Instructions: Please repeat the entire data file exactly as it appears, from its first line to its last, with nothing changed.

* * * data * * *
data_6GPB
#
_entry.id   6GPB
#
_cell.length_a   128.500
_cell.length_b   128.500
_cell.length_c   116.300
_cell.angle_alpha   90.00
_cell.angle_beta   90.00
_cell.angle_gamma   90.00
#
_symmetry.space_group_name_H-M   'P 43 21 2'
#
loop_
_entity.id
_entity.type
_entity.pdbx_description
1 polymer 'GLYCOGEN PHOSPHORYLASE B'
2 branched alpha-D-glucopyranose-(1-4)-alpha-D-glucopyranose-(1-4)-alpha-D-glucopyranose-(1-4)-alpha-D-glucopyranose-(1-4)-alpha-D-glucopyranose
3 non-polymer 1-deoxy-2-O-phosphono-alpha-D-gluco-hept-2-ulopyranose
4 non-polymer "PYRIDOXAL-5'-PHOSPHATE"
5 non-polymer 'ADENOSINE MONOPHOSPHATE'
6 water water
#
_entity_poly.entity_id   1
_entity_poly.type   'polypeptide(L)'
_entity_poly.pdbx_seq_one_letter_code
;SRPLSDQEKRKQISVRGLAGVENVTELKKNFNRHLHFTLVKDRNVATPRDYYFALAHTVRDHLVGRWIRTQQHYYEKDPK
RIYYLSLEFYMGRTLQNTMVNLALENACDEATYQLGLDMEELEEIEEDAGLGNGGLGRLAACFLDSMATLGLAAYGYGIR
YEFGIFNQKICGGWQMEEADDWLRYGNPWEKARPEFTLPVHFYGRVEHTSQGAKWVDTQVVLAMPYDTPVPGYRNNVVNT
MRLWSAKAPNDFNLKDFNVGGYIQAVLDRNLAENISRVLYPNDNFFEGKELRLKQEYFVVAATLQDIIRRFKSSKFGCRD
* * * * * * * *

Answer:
data_6GPB
#
_entry.id   6GPB
#
_cell.length_a   128.500
_cell.length_b   128.500
_cell.length_c   116.300
_cell.angle_alpha   90.00
_cell.angle_beta   90.00
_cell.angle_gamma   90.00
#
_symmetry.space_group_name_H-M   'P 43 21 2'
#
loop_
_entity.id
_entity.type
_entity.pdbx_description
1 polymer 'GLYCOGEN PHOSPHORYLASE B'
2 branched alpha-D-glucopyranose-(1-4)-alpha-D-glucopyranose-(1-4)-alpha-D-glucopyranose-(1-4)-alpha-D-glucopyranose-(1-4)-alpha-D-glucopyranose
3 non-polymer 1-deoxy-2-O-phosphono-alpha-D-gluco-hept-2-ulopyranose
4 non-polymer "PYRIDOXAL-5'-PHOSPHATE"
5 non-polymer 'ADENOSINE MONOPHOSPHATE'
6 water water
#
_entity_poly.entity_id   1
_entity_poly.type   'polypeptide(L)'
_entity_poly.pdbx_seq_one_letter_code
;SRPLSDQEKRKQISVRGLAGVENVTELKKNFNRHLHFTLVKDRNVATPRDYYFALAHTVRDHLVGRWIRTQQHYYEKDPK
RIYYLSLEFYMGRTLQNTMVNLALENACDEATYQLGLDMEELEEIEEDAGLGNGGLGRLAACFLDSMATLGLAAYGYGIR
YEFGIFNQKICGGWQMEEADDWLRYGNPWEKARPEFTLPVHFYGRVEHTSQGAKWVDTQVVLAMPYDTPVPGYRNNVVNT
MRLWSAKAPNDFNLKDFNVGGYIQAVLDRNLAENISRVLYPNDNFFEGKELRLKQEYFVVAATLQDIIRRFKSSKFGCRD